Hybrid Concentrated Solar Power and Pumped Thermal Energy Storage System

G. Anaya, K. Armijo, A. Overacker, A. Blumenthal, D. Madden
Sandia National Laboratories,
United States

Keywords: ice thermal storage, packed bed, concentrated solar powe, pumped thermal energy, sCO2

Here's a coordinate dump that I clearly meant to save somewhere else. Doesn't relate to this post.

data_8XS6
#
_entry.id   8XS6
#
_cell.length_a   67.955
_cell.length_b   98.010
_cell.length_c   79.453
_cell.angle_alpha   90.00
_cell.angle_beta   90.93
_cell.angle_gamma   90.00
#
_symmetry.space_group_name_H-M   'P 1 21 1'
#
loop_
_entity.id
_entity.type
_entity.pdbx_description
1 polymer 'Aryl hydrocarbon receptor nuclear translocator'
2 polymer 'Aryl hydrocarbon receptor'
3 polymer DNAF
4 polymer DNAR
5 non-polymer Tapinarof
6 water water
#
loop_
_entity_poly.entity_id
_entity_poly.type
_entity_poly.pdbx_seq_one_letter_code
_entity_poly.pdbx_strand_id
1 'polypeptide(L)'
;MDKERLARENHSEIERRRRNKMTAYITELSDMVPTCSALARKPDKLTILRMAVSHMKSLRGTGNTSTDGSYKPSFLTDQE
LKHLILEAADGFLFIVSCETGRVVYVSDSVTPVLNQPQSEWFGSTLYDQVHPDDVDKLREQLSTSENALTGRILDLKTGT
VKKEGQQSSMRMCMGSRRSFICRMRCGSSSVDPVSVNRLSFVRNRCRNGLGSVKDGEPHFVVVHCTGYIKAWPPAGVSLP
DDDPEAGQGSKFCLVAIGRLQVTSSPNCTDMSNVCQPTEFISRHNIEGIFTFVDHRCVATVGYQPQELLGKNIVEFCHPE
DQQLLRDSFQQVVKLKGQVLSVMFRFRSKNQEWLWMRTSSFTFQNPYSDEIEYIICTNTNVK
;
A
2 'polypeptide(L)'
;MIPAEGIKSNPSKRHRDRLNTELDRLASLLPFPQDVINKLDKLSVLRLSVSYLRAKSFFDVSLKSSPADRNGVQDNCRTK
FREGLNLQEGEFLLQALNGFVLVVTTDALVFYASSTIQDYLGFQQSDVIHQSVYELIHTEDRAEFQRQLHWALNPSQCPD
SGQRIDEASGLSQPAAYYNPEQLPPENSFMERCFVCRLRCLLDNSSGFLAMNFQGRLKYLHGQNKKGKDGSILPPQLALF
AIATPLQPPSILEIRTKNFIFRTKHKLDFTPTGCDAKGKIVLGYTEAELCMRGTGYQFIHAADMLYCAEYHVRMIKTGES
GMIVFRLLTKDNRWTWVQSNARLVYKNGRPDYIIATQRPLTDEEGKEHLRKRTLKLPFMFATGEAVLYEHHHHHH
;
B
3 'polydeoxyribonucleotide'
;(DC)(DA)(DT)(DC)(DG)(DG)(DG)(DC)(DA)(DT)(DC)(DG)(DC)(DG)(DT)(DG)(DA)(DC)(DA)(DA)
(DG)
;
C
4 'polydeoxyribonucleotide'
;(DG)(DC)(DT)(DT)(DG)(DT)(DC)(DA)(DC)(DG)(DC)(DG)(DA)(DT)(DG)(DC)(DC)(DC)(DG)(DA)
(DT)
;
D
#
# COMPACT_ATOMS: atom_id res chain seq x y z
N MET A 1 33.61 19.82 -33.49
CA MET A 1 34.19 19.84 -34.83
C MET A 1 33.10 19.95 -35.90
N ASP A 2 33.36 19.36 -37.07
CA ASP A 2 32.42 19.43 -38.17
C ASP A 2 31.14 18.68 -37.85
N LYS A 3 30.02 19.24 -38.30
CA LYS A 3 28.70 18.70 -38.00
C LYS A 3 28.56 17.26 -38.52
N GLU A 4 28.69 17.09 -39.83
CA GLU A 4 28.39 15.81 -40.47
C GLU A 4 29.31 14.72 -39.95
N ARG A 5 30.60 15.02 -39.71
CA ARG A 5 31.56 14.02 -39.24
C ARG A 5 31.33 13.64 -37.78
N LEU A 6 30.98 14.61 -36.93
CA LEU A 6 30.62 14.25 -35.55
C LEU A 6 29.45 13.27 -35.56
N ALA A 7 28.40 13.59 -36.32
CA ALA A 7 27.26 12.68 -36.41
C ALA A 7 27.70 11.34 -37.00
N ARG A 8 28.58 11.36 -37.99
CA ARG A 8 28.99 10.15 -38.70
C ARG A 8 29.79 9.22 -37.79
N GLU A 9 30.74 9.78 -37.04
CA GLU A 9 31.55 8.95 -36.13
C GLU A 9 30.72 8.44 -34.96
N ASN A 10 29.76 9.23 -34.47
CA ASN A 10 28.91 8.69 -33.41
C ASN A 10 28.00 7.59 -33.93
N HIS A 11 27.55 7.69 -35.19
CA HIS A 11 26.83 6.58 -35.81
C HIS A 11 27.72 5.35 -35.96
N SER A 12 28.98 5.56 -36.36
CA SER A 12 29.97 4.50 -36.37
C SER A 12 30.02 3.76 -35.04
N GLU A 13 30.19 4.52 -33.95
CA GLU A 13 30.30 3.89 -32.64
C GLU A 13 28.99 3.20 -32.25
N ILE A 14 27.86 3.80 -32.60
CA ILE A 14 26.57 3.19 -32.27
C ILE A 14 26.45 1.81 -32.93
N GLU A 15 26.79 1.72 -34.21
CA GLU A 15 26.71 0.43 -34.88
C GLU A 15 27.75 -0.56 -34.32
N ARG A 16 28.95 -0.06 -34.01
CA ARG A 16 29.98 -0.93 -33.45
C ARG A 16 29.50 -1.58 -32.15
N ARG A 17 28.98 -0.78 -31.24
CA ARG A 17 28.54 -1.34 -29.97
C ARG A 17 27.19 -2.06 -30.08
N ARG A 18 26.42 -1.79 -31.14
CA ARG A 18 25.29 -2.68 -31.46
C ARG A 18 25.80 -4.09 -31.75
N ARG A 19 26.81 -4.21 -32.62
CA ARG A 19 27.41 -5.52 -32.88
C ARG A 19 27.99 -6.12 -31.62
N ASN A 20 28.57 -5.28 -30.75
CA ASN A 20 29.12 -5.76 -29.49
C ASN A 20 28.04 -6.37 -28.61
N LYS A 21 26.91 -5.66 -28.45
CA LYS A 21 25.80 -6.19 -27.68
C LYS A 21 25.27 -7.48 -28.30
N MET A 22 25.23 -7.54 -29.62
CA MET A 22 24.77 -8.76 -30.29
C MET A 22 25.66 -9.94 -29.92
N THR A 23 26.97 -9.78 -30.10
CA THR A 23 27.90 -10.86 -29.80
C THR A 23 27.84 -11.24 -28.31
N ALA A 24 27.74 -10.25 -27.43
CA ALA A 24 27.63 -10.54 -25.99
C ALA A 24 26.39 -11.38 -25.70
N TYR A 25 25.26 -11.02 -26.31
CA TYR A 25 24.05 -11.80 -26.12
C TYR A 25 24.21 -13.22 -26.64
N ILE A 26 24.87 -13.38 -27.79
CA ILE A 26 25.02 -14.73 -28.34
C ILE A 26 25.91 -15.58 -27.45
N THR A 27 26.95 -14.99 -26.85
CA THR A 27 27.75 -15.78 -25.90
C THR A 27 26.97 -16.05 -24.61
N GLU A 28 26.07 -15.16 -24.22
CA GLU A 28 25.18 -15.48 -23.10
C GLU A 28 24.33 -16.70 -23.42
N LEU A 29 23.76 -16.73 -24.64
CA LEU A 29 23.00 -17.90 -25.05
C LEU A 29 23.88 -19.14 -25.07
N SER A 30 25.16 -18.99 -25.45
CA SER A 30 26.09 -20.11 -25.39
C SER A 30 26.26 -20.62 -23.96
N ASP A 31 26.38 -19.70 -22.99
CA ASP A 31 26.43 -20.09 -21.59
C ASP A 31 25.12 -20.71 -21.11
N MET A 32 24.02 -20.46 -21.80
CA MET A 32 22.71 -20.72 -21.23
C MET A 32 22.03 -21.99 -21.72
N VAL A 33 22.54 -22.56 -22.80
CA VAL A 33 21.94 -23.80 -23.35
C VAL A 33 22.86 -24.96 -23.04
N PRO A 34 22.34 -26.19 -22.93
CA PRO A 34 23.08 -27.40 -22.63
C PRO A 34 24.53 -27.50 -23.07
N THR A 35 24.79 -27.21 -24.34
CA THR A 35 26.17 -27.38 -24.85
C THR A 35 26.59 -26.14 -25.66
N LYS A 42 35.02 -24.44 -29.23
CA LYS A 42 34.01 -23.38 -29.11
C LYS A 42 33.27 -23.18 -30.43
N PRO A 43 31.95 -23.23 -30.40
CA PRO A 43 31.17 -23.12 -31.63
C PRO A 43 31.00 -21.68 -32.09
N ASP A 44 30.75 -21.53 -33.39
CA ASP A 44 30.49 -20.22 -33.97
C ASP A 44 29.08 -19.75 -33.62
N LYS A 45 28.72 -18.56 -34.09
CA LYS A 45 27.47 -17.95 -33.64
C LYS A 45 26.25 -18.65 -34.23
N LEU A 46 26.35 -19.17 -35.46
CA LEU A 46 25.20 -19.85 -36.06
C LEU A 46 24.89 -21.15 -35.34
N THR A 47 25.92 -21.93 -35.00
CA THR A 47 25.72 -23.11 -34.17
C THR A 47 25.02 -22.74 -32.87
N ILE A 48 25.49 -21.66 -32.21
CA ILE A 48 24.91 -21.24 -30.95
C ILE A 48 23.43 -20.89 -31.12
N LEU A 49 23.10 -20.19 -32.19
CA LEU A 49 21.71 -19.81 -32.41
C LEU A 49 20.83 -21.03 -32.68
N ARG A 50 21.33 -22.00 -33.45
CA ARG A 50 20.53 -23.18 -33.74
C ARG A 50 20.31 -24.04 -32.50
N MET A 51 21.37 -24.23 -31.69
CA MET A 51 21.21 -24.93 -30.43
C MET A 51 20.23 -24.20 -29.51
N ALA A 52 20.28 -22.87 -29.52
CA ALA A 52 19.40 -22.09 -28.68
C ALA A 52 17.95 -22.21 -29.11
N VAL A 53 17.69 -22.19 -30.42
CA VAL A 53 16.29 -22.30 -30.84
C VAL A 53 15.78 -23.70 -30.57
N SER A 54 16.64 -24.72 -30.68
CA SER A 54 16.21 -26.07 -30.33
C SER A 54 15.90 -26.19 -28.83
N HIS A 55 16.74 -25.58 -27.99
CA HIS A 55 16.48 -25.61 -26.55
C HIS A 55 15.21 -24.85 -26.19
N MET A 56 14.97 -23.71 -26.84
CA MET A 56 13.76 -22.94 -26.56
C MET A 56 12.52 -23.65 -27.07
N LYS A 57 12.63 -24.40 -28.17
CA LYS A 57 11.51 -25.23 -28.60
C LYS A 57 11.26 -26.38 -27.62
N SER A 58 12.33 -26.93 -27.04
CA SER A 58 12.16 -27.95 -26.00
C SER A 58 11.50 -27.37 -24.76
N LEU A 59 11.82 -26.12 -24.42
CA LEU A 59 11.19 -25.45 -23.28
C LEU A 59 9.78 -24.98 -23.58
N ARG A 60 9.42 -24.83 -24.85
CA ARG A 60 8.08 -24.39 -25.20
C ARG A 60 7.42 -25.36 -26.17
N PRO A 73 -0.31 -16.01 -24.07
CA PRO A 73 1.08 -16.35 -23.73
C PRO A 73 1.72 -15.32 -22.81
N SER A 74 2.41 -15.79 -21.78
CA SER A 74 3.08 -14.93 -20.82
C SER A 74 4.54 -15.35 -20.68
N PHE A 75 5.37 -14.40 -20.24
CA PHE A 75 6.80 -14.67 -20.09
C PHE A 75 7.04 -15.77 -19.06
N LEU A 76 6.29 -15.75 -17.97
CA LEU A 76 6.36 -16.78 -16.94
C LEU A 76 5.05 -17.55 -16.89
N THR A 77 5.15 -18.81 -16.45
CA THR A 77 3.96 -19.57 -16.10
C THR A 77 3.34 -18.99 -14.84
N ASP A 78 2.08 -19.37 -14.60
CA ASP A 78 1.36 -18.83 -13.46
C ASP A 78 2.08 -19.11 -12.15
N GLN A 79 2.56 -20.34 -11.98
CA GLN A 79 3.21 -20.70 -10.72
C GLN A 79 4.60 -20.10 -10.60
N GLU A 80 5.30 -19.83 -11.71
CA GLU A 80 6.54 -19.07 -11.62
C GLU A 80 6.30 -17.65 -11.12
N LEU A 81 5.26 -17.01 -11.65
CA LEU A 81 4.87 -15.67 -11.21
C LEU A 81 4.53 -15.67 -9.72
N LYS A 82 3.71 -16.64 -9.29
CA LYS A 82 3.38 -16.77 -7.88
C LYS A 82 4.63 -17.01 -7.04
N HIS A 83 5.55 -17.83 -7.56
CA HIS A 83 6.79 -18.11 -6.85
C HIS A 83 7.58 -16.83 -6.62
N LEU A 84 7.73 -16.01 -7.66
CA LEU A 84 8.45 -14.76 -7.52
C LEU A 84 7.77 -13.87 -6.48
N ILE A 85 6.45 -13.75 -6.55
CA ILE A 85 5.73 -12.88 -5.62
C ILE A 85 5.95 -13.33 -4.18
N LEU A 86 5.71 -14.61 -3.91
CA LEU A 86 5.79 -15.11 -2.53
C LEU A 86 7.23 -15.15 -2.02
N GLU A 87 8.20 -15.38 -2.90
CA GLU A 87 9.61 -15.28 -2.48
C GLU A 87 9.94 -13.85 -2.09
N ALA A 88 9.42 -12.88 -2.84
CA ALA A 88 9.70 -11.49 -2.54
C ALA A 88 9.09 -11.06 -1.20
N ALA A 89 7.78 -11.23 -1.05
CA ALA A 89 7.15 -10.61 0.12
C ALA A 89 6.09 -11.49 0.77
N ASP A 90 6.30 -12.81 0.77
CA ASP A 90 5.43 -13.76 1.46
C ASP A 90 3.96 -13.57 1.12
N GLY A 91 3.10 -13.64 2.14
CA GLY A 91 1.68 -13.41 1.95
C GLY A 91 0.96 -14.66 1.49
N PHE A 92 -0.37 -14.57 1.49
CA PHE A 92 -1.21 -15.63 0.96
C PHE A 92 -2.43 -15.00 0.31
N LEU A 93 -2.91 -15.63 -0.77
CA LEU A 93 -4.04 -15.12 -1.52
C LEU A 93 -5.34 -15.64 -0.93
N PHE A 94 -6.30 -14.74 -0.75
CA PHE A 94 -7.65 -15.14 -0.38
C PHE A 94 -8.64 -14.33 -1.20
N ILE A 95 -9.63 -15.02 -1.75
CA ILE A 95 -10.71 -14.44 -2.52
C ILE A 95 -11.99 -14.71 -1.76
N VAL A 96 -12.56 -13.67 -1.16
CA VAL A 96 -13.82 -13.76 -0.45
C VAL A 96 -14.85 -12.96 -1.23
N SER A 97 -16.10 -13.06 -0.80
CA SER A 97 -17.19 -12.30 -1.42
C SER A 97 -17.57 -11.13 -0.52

Pumped Thermal Energy Storage (PTES) in general terms has been utilized as a complementary system for different energy producing systems as it utilizes a type of pump to move “waste” heat that is dumped into a cold reservoir into a hot reservoir to be re-implemented on the energy production cycle. Concentrated Solar Power (CSP) in simplified terms utilizes concentrated solar energy as a heat source, heat that is deposited into a Heat Transfer Media (HTM) playing the role of the hot reservoir for a Brayton or Carnot cycle. This paper will talk about how a hybrid CSP, and PTES system can be integrated utilizing three main energy storing components, a Brayton Cycle, and utilizing CO2 as the main HTM between the components. This paper will analyze the expected efficiency of the system as well as the work performed for the development of two of the three main energy storing components of the system. An axial packed bed with basalt rocks as the storing media, and an Ice Thermal Storage, intended to take advantage of the latent heat of the water during phase changes between solid and liquid phase. Work here presented for the design of the packed bed component includes the process followed to determine the required volume to achieve desired energy storing and thermocline, along with a study of how the geometry of the packed bed affects the expected pressure losses and the thermocline. The packed bed is set to reach maximum temperatures of 130 °C, set by the limitations for the current configuration of the thermal pump. The present work will also include the analysis done towards the design of the ice thermal storage component, going from calculating physical requirements for storing the desired energy in latent heat form. This work will also present a mathematical model developed to ensure the CO2 going through this component achieves the necessary thermophysical properties to meet the expected performance of the system. As per the design of this system the ice thermal storage component is to be kept at 0 °C as it will be a water-ice mixture. Allowing for CO2 to condense as it passes through with a pressure of 3.67MPa, as well as to allow for boiling of liquid CO2 at a 3.24MPa pressure. An analysis on these phase changes is undergoing to better understand the system behavior at the different operational modes to improve on the system design.